How to prevent declining States from being refuges for terrorists? How to turn them into functional democracies? How to effectively intervene in those countries? A decade of work in Bosnia has the answers to these questions.
Ten years ago, the situation in Bosnia could have turned it into a black hole, into a base for international terrorism and organized crime. But today, it’s a stable democracy with a flourishing economy willing to join the European Union and NATO’s Partnership for Peace Programme. Currently, Bosnia has an army of 12,000 men and sent troops to Iraq last June.
After Dayton, the leaders of Bosnian, Serb and Croatian nationalist parties tried to block the process to use the established system to favour themselves. This is the reason why two years after Dayton the international community strengthened the powers of the High Representative for Bosnia with the purpose of lifting the blockade, something that was successful. Today, Bosnia has a democratic system and a competent justice system. Bosnia is adapting its economy to join the European Union. . Radovan Karadzic and Ratko Mladic are still wanted but I think they will soon be arrested.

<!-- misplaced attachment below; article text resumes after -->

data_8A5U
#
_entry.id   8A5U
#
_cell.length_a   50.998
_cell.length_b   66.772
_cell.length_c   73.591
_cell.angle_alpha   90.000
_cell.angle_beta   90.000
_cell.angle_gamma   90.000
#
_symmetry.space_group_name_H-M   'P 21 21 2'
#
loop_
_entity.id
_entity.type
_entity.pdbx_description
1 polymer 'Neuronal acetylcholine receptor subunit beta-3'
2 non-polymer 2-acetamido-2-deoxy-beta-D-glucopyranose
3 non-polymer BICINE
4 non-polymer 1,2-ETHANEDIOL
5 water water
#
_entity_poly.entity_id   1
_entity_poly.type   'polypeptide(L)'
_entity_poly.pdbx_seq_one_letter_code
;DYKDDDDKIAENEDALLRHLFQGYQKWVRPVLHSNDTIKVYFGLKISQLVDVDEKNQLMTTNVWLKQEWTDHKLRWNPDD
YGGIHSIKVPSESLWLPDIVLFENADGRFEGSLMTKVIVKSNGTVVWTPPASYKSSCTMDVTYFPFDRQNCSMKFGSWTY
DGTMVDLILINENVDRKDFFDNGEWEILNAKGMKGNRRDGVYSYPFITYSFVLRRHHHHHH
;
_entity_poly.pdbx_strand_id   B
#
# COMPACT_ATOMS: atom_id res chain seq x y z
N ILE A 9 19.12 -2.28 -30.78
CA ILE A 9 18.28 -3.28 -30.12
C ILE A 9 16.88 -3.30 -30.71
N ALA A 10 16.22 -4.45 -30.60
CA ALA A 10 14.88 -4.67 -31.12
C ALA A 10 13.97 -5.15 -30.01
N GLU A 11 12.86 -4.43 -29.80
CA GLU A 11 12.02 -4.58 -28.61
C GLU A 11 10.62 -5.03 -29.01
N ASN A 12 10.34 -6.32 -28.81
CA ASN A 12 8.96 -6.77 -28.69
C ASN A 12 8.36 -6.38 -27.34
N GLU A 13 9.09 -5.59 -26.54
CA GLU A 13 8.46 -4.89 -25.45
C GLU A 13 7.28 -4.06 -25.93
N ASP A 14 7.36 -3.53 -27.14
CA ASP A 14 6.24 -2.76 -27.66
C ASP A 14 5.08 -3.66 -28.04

International Herald Tribune (France)
The International Herald Tribune is a version of the New York Times adapted for the European public. It works in direct association with Haaretz (Israel), Kathimerini (Greece), Frankfurter Allgemeine Zeitung (Germany), JoongAng Daily (South Korea), Asahi Shimbun (Japan), The Daily Star (Lebanon) and El País (Spain). It also works, through its head office, in indirect association with Le Monde (France).

10 years after Dayton II: Lessons for fixing failed states”, by Paddy Ashdown, International Herald Tribune, November 21, 2005.